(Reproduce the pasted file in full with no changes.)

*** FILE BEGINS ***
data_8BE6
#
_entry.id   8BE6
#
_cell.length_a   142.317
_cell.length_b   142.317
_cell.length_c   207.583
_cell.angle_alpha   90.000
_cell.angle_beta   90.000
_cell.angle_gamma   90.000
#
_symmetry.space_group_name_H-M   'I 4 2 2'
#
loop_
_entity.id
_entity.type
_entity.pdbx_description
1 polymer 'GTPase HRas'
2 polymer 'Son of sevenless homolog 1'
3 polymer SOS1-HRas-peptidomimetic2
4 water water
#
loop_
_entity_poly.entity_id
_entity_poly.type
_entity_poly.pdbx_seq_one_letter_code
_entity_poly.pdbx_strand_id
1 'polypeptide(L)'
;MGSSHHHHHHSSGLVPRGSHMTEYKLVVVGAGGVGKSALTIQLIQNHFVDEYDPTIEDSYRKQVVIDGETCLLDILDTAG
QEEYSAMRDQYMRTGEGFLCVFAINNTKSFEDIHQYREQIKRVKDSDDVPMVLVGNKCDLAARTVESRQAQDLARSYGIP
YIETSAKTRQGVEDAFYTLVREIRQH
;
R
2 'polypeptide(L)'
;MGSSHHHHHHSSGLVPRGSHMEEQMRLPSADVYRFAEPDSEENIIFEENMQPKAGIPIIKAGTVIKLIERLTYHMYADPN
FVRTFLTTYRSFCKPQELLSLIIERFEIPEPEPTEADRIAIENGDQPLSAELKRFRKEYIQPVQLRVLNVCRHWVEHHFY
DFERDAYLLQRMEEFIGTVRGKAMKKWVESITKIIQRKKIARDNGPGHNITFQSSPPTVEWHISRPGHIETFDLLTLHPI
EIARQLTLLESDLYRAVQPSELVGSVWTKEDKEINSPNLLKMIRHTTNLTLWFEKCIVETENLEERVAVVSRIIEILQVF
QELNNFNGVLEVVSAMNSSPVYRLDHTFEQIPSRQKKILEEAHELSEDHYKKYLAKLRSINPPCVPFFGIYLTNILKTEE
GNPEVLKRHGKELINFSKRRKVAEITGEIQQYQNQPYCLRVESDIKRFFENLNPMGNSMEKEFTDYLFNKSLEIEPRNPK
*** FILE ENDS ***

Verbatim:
data_8BE6
#
_entry.id   8BE6
#
_cell.length_a   142.317
_cell.length_b   142.317
_cell.length_c   207.583
_cell.angle_alpha   90.000
_cell.angle_beta   90.000
_cell.angle_gamma   90.000
#
_symmetry.space_group_name_H-M   'I 4 2 2'
#
loop_
_entity.id
_entity.type
_entity.pdbx_description
1 polymer 'GTPase HRas'
2 polymer 'Son of sevenless homolog 1'
3 polymer SOS1-HRas-peptidomimetic2
4 water water
#
loop_
_entity_poly.entity_id
_entity_poly.type
_entity_poly.pdbx_seq_one_letter_code
_entity_poly.pdbx_strand_id
1 'polypeptide(L)'
;MGSSHHHHHHSSGLVPRGSHMTEYKLVVVGAGGVGKSALTIQLIQNHFVDEYDPTIEDSYRKQVVIDGETCLLDILDTAG
QEEYSAMRDQYMRTGEGFLCVFAINNTKSFEDIHQYREQIKRVKDSDDVPMVLVGNKCDLAARTVESRQAQDLARSYGIP
YIETSAKTRQGVEDAFYTLVREIRQH
;
R
2 'polypeptide(L)'
;MGSSHHHHHHSSGLVPRGSHMEEQMRLPSADVYRFAEPDSEENIIFEENMQPKAGIPIIKAGTVIKLIERLTYHMYADPN
FVRTFLTTYRSFCKPQELLSLIIERFEIPEPEPTEADRIAIENGDQPLSAELKRFRKEYIQPVQLRVLNVCRHWVEHHFY
DFERDAYLLQRMEEFIGTVRGKAMKKWVESITKIIQRKKIARDNGPGHNITFQSSPPTVEWHISRPGHIETFDLLTLHPI
EIARQLTLLESDLYRAVQPSELVGSVWTKEDKEINSPNLLKMIRHTTNLTLWFEKCIVETENLEERVAVVSRIIEILQVF
QELNNFNGVLEVVSAMNSSPVYRLDHTFEQIPSRQKKILEEAHELSEDHYKKYLAKLRSINPPCVPFFGIYLTNILKTEE
GNPEVLKRHGKELINFSKRRKVAEITGEIQQYQNQPYCLRVESDIKRFFENLNPMGNSMEKEFTDYLFNKSLEIEPRNPK